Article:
Diamonds Doing Good in Botswana

December 20, 2017  |  Koobonye Ramokopelwa  |  SPONSORED BY: Diamond Producers Association

Diamonds have kept this country’s fires burning for the past 50 years, and they’ll continue to affect its future.

The discovery of diamonds in the late 1960s was without a doubt Botswana’s most significant development. Through diamonds, the country has managed to move from a GDP per-capita of $70 to an impressive $17,918 in the 51 years since it gained independence. The economy has expanded by an average of 5% per year in that time — a trend that has been attributed to prudent financial management and forward-looking leaders.

Leading the way

“Botswana was fortunate to have had great leaders since diamonds were discovered,” says Charles Siwawa, CEO of the Botswana Chamber of Mines organization. Those leaders have been able to invest the country’s diamond revenues in growing the economy, lifting other sectors in the process.

Debswana, the mining company the government owns jointly with De Beers, has sent hundreds of citizens abroad for engineering and technical courses.

“Remember, when diamonds were discovered, we did not have engineers and technicians to run the mines. This initiative has helped a lot,” says Siwawa, whose group is a voice for mining companies in Botswana.

Debswana owns four diamond mines and employs over 11,000 people, making it the country’s largest private-sector employer, according to its corporate affairs manager, Matshidiso Kamona.

Building up the community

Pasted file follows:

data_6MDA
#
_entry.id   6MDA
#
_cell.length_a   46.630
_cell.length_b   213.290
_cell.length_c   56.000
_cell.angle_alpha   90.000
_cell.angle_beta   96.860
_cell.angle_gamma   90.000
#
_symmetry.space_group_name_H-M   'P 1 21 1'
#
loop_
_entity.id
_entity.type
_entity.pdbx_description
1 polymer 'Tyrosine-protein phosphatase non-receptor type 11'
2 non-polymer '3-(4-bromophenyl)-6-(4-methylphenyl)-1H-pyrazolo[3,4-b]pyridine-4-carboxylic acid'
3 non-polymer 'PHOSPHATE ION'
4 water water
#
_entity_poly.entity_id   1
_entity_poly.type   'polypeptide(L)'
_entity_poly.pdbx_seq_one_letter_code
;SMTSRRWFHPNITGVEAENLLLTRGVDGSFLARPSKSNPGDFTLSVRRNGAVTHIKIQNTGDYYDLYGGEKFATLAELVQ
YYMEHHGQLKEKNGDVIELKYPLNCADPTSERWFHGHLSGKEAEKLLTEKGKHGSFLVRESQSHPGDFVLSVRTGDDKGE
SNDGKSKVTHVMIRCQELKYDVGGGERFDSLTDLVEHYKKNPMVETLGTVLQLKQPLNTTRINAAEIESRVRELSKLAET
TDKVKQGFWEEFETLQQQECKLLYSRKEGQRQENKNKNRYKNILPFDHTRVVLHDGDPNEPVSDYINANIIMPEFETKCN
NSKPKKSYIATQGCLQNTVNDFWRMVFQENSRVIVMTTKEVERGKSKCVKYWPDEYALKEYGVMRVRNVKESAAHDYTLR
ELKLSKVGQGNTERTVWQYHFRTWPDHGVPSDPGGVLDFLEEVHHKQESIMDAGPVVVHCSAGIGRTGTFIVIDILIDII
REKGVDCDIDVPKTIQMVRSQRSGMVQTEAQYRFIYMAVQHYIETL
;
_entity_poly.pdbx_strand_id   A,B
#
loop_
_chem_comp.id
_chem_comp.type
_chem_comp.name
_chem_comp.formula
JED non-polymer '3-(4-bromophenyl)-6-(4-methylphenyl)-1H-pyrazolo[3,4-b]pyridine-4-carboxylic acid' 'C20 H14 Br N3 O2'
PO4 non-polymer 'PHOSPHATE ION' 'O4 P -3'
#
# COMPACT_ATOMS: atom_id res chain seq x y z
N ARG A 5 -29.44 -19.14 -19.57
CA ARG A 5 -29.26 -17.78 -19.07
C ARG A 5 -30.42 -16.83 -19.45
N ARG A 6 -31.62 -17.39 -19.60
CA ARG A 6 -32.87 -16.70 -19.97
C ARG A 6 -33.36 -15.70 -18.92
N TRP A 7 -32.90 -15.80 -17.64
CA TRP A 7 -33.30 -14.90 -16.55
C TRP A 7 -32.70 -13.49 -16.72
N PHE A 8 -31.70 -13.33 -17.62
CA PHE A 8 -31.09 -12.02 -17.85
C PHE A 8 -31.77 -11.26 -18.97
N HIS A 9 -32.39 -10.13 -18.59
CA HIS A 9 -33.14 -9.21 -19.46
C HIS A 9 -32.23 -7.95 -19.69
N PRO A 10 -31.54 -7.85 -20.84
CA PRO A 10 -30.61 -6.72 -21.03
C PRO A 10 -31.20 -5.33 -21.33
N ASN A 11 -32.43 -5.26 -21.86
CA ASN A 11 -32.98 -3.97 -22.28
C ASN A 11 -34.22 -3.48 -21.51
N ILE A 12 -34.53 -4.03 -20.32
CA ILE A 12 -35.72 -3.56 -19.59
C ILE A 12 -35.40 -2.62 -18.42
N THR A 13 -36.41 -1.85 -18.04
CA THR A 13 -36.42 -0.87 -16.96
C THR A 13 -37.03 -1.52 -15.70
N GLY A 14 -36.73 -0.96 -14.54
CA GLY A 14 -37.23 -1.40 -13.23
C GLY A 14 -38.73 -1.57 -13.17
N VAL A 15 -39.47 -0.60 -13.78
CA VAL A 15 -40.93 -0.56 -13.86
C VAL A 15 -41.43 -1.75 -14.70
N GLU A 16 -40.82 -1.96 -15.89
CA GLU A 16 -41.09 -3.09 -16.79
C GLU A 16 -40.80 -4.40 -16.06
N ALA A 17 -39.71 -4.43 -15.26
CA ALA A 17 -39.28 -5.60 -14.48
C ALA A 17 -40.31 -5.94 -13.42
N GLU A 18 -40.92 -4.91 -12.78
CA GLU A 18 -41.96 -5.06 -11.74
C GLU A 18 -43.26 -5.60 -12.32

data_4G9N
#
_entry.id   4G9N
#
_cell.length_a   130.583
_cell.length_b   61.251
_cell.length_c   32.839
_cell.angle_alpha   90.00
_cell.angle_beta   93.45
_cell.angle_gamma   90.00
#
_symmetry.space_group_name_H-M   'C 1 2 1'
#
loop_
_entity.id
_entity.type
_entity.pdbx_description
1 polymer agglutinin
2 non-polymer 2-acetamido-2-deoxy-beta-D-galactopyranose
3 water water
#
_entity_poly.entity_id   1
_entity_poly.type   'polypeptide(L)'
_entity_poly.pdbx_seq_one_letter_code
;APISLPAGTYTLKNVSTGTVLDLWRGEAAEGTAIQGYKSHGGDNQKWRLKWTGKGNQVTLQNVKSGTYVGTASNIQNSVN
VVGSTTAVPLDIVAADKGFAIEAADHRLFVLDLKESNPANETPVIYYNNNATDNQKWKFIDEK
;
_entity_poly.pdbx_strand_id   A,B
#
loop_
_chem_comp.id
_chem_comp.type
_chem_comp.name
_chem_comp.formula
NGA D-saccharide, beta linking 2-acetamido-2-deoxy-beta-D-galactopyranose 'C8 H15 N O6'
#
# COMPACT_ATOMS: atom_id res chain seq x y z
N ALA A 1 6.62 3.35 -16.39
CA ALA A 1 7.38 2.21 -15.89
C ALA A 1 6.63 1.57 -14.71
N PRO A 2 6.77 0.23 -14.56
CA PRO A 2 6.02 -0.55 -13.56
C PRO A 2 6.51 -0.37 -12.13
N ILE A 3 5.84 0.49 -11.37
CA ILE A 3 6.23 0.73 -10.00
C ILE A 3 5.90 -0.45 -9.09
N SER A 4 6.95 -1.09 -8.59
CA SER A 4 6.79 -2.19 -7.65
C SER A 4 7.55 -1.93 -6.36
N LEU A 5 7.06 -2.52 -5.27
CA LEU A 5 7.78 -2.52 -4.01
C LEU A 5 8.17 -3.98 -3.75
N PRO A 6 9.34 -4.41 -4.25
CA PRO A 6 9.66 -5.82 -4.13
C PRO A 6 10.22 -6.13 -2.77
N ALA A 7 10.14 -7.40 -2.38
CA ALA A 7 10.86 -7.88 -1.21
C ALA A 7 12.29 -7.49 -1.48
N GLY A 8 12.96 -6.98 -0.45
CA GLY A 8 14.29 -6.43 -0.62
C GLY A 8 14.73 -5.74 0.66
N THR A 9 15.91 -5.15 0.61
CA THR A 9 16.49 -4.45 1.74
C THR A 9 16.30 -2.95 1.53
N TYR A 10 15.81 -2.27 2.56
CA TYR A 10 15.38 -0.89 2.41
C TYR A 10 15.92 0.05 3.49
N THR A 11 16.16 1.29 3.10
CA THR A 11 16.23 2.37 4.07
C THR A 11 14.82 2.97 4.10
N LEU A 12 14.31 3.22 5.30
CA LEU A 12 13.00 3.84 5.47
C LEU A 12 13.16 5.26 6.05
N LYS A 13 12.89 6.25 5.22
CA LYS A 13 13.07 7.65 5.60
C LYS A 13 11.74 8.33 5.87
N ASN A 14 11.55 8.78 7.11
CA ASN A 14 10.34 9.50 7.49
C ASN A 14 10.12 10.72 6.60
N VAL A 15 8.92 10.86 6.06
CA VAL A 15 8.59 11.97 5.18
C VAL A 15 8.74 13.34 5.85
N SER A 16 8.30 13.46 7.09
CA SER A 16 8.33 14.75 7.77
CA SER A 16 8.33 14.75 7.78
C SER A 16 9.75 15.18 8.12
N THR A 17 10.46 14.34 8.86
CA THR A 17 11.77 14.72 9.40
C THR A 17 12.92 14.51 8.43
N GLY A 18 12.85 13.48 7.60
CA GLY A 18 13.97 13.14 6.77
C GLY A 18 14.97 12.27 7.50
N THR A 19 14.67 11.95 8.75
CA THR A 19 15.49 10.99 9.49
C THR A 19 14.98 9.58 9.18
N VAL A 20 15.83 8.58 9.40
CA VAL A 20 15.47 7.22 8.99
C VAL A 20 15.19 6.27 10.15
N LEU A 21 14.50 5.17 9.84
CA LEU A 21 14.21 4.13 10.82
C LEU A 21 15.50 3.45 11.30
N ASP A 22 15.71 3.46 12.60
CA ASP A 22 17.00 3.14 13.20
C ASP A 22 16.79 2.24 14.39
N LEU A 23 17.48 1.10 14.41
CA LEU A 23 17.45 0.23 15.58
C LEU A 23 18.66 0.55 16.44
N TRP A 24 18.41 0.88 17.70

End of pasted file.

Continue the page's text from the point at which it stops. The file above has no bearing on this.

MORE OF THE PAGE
The company has also played a meaningful role in Botswana’s social landscape. It owns two hospitals and, along with De Beers, has established the Diamond Trust, which funds eco-tourism projects. Additionally, more than 10 years ago, the government set up the Diamond Hub, which coordinates economic activity in the sector. The cutting and polishing industry has created thousands of jobs as well, with 17 companies actively manufacturing diamonds in the country.

“These companies also source diamonds from other producers to come and manufacture them here,” says Susan Matlolela, the Diamond Hub’s deputy coordinator.

In 2013, De Beers transferred its London-based rough-diamond sales activity to Botswana, creating new jobs and boosting sectors such as trade, hotels, security and property. The estimated value of the diamonds sorted, sold and marketed in Botswana is approximately $7.56 billion (BWP 80 billion) annually.
Still, the industry is facing fresh challenges that will likely impact state revenue.

The way Botswana can continue to benefit from diamonds, says Kamona, is through diversification of the economy and within the sector itself.

Main image: Orapa mine in Botswana. (De Beers)


Diamonds Doing Good in Botswana

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